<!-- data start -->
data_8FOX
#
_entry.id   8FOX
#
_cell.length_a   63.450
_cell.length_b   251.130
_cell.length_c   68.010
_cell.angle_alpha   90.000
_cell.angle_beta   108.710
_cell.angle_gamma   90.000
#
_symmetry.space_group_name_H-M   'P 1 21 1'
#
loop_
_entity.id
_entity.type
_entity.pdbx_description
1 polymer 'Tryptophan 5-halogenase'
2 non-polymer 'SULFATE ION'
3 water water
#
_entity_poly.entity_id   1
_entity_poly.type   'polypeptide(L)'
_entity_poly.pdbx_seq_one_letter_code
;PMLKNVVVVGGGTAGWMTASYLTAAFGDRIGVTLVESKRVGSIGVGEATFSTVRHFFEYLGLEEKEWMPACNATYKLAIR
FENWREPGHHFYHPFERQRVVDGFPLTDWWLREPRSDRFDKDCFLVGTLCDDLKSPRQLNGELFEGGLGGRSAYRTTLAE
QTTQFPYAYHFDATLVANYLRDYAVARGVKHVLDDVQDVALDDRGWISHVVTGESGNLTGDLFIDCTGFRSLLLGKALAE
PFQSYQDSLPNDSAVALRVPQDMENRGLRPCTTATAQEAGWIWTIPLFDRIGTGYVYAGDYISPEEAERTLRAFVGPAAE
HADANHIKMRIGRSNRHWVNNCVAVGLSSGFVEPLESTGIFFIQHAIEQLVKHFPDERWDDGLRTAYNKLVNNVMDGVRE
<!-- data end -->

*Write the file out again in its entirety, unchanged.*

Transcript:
data_8FOX
#
_entry.id   8FOX
#
_cell.length_a   63.450
_cell.length_b   251.130
_cell.length_c   68.010
_cell.angle_alpha   90.000
_cell.angle_beta   108.710
_cell.angle_gamma   90.000
#
_symmetry.space_group_name_H-M   'P 1 21 1'
#
loop_
_entity.id
_entity.type
_entity.pdbx_description
1 polymer 'Tryptophan 5-halogenase'
2 non-polymer 'SULFATE ION'
3 water water
#
_entity_poly.entity_id   1
_entity_poly.type   'polypeptide(L)'
_entity_poly.pdbx_seq_one_letter_code
;PMLKNVVVVGGGTAGWMTASYLTAAFGDRIGVTLVESKRVGSIGVGEATFSTVRHFFEYLGLEEKEWMPACNATYKLAIR
FENWREPGHHFYHPFERQRVVDGFPLTDWWLREPRSDRFDKDCFLVGTLCDDLKSPRQLNGELFEGGLGGRSAYRTTLAE
QTTQFPYAYHFDATLVANYLRDYAVARGVKHVLDDVQDVALDDRGWISHVVTGESGNLTGDLFIDCTGFRSLLLGKALAE
PFQSYQDSLPNDSAVALRVPQDMENRGLRPCTTATAQEAGWIWTIPLFDRIGTGYVYAGDYISPEEAERTLRAFVGPAAE
HADANHIKMRIGRSNRHWVNNCVAVGLSSGFVEPLESTGIFFIQHAIEQLVKHFPDERWDDGLRTAYNKLVNNVMDGVRE